James Ward

LifeWorksCriticismCommentaryQuotationsReferencesNotes

Life
fl.1718 [Rev. James Ward]; ‘Phoenix Park’; by James Ward [in his Miscellany of Poems, 1718], first genuinely topographical Irish poem; the Park was laid out by Chesterfield in fulfilment of plans of Duke of Ormond, in 1745. The poem was also included in Concanen’s Miscellaneous Poems, Original and Translated by Several Hands (Lon. 1724). [No ODNB entry.] PI FDA OCIL

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Commentary
J. W. Foster, Colonial Consequences (Lilliput 1991), writes: ‘While falling short of ‘Cooper’s Hill’ and ‘Windsor Castle’, ‘Phoenix Park’ is a better poem than Garth’s ‘Claremont’ [...] Ward established Irish versions of topographical motifs ... that became obligatory for Irish loco-descriptive poets; Further, ‘Ward’s ‘Phoenix Park’ enacts most of the conventions including the adulation of Caroline monarchy, and the three dimensional “walking” space of the poems’ [13].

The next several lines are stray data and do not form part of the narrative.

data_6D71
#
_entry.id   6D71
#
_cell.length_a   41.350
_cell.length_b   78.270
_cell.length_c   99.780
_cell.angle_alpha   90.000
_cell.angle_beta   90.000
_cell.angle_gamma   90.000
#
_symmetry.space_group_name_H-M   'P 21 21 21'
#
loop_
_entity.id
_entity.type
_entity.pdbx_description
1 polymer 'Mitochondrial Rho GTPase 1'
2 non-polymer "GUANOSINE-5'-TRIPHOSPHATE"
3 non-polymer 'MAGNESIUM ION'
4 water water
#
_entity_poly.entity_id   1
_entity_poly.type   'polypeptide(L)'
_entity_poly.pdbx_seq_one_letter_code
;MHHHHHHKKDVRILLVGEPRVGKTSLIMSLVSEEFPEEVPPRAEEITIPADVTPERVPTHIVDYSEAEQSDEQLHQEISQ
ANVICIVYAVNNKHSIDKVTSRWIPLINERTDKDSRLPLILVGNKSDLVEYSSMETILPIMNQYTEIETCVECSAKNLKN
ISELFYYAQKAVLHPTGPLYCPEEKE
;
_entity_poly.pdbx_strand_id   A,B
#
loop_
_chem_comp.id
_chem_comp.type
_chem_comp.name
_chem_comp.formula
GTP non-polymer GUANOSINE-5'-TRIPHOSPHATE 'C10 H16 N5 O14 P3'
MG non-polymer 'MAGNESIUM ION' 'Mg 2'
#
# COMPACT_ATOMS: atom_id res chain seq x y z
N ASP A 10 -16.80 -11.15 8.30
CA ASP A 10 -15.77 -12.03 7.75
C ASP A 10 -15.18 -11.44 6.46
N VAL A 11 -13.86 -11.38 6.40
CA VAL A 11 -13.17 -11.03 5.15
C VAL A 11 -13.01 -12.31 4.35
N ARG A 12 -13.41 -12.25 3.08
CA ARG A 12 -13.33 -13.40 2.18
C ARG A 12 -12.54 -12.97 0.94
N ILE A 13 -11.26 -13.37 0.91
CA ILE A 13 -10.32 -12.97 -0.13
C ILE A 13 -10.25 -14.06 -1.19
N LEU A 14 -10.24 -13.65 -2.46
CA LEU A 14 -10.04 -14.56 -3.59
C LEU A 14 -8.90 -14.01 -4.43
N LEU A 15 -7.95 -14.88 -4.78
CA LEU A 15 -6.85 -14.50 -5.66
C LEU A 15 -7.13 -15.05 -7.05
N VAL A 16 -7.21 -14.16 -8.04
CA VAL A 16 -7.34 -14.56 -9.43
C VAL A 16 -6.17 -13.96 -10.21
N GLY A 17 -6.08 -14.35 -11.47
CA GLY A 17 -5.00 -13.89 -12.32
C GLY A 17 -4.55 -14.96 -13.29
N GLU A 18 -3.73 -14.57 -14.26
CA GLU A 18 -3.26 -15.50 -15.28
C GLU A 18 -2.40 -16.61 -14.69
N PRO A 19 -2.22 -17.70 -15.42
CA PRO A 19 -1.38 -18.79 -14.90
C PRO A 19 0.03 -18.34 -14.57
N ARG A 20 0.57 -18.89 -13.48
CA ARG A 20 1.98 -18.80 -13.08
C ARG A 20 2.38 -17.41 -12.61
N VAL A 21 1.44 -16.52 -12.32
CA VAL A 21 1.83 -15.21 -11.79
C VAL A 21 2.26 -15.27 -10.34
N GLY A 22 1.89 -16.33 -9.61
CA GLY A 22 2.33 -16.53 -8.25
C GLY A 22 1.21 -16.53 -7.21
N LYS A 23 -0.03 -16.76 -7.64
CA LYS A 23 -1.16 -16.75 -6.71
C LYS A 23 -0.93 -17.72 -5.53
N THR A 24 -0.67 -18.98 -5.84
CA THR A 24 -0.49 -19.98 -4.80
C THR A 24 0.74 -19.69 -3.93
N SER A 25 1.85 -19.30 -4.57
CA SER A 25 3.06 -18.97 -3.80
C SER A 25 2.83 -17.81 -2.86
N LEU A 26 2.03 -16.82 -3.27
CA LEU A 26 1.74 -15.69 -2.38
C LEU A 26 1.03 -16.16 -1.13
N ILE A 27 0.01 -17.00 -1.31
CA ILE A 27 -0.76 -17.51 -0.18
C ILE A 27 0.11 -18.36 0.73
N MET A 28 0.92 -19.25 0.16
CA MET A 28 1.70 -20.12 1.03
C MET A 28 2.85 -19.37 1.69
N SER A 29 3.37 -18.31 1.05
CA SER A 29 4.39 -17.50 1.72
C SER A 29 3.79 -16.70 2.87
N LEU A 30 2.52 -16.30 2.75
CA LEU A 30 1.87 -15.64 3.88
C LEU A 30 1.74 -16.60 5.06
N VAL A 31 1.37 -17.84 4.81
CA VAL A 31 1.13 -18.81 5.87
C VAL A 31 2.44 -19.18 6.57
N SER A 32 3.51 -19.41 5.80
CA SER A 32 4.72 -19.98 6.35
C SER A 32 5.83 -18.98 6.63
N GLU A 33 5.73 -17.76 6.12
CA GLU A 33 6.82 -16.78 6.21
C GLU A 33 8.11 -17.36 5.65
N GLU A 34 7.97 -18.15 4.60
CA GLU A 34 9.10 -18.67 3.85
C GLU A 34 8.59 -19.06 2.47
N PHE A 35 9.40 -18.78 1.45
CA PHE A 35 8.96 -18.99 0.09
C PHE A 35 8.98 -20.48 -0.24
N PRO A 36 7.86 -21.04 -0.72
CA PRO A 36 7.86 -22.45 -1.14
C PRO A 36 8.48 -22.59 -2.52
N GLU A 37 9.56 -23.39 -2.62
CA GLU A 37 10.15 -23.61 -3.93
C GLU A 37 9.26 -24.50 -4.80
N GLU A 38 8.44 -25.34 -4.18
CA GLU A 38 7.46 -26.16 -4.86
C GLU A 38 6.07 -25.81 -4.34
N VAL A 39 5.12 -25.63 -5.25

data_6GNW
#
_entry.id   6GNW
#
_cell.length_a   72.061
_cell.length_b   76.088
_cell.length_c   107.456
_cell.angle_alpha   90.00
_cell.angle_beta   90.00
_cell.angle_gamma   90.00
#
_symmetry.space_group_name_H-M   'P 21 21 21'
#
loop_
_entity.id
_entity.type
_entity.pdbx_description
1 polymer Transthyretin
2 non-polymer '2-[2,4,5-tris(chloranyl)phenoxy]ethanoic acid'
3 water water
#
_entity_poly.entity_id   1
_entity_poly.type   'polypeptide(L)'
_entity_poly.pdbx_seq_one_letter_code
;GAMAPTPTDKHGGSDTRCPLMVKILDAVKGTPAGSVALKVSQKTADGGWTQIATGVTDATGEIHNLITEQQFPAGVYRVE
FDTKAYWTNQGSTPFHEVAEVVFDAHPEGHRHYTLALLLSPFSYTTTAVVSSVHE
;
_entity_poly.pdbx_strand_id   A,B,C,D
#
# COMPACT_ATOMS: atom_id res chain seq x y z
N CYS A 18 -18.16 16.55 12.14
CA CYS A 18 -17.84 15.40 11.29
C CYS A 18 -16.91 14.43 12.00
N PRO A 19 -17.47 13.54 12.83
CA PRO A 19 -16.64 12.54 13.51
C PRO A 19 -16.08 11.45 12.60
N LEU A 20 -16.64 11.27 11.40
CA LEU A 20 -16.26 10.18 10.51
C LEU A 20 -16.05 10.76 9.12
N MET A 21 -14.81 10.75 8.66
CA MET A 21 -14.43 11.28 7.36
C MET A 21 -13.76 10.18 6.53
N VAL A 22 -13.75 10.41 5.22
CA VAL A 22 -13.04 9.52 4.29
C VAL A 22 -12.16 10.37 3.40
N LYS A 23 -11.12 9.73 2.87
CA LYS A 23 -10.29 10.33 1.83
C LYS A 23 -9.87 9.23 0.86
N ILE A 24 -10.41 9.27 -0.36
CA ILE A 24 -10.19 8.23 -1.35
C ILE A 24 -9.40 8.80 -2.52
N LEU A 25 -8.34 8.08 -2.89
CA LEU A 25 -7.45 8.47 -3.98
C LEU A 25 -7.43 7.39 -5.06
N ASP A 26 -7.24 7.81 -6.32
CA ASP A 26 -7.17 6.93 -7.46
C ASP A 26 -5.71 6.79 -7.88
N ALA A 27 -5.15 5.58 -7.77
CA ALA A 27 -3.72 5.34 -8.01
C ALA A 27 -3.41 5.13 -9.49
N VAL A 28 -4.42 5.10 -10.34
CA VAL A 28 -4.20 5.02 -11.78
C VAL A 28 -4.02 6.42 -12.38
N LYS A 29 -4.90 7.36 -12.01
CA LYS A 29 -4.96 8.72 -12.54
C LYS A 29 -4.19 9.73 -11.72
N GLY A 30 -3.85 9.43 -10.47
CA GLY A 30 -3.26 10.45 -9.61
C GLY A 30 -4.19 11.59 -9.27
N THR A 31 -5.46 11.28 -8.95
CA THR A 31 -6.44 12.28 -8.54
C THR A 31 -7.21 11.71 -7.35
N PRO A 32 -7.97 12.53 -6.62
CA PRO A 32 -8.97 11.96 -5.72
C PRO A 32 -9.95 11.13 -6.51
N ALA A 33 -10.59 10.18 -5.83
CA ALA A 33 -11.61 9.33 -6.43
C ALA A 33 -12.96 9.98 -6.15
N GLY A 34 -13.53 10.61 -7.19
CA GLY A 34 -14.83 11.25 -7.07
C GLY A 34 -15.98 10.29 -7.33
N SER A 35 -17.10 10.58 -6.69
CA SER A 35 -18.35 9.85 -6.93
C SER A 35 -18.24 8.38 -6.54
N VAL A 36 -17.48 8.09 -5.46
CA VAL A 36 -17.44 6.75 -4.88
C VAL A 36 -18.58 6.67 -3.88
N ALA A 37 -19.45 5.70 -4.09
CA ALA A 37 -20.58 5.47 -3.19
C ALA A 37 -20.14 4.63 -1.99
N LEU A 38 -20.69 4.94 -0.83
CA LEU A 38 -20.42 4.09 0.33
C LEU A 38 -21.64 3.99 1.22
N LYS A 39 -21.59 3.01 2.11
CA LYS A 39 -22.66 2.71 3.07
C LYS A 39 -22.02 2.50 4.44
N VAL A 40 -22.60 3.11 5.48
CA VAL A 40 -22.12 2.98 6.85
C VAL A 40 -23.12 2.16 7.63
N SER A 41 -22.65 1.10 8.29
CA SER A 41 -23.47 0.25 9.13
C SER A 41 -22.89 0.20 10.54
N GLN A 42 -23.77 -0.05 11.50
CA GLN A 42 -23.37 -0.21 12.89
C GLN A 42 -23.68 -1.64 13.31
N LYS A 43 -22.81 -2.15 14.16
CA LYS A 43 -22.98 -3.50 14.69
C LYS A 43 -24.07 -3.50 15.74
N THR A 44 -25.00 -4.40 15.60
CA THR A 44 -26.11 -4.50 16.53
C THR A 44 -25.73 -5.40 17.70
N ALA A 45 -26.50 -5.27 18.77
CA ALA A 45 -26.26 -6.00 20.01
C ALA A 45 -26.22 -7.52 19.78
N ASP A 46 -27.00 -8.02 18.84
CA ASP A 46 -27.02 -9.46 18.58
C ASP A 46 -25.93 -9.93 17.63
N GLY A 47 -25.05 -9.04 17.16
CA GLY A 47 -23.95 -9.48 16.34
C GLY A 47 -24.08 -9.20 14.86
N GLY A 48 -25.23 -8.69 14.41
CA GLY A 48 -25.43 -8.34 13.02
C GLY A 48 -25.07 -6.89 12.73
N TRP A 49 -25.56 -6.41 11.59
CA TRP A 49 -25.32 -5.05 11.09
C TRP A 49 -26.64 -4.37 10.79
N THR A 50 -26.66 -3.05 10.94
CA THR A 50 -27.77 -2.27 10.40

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References
D. J. O’Donoghue, Poets of Ireland (Dublin: Hodges Figgis 1912), lists Phoenix Park, a poem (Dublin 1718); Mully of Mountown, a poem [by Dr. W. King], and Orpheus and Euridice, a poem, and Phoenix Park, a poem, by James Ward (Dublin 1718); sixteen poem by Ward in Concanen’s Miscellaneous Poems (1724), including Phoenix Park; BA TCD, 1711; MA, 1714. According to O’Donoghue, Ward was a TCD grad.

Seamus Deane, gen. ed., The Field Day Anthology of Irish Writing (1991), Vol. 1, 427-28 selects ‘Phoenix Park’ [‘What scene more lovely, and more form’d for Bliss/What more deserves the Muse’s strain than this ... Deep in the Vale old Liffy [sic] rolls his tides,/Romantic Prospects crown his rev’rend Sides/ ... Britain’s Glory fills my wid’ning soul (FDA1, pp.427-27). FDA1, 492, 498, Bibl. & BIOG., little known; ed. TCD, and ordained; contributed to A Miscellany of Poems and Translations (Dublin 1716), and Concanen’s Miscellaneous Poems (London 1724); see D. J. O’Donoghue, Poets of Ireland (1912); WORKS, as above, and Phoenix Park (Dublin 1718). [Note confusion over editor and date of Miscellany.]

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